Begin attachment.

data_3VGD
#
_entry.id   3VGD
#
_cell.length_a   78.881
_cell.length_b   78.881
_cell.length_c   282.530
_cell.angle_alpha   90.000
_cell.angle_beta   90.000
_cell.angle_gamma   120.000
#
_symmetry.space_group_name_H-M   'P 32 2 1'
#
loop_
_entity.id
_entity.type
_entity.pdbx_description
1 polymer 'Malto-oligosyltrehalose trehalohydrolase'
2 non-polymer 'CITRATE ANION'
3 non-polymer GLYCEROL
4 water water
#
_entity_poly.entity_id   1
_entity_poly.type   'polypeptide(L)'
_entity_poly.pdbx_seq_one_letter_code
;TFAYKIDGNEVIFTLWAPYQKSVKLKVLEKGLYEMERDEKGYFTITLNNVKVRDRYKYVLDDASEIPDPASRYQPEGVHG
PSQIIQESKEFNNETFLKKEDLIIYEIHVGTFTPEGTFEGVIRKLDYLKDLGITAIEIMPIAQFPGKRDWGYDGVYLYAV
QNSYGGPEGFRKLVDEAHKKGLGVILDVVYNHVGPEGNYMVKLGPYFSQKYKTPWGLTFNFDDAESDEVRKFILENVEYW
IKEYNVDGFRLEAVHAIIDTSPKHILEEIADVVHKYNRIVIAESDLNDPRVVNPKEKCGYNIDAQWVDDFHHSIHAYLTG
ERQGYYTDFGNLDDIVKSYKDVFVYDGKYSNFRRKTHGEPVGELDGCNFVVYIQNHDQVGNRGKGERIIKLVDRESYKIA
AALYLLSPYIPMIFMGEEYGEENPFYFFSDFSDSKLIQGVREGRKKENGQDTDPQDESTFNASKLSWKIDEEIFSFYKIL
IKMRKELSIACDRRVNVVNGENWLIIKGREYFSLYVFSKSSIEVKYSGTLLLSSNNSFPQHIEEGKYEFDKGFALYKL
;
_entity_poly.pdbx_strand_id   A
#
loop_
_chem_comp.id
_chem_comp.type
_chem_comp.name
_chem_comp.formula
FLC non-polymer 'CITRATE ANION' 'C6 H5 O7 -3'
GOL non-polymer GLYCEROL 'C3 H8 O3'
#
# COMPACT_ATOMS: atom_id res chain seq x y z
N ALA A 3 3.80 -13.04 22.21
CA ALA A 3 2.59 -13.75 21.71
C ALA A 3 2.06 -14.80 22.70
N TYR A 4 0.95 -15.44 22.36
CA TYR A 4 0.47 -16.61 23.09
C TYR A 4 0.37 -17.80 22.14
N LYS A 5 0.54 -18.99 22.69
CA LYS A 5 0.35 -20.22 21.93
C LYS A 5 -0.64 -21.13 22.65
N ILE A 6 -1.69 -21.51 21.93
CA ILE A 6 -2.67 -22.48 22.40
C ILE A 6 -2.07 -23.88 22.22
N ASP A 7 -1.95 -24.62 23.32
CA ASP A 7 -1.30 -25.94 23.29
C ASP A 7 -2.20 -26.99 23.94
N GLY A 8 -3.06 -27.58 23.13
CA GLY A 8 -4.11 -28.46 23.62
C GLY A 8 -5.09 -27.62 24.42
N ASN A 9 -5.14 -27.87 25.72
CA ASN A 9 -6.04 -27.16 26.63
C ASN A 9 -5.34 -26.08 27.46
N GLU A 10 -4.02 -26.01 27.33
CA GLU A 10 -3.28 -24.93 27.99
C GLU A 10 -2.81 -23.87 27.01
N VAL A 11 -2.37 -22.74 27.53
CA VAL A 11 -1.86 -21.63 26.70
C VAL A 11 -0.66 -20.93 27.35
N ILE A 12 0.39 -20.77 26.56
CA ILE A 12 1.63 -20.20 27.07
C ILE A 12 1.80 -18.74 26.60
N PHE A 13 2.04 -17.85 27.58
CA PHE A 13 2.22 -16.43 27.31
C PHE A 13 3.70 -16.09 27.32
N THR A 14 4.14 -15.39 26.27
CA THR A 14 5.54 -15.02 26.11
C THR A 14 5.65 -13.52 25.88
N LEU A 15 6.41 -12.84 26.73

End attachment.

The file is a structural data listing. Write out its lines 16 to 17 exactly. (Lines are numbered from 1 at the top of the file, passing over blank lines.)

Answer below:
_entity.type
_entity.pdbx_description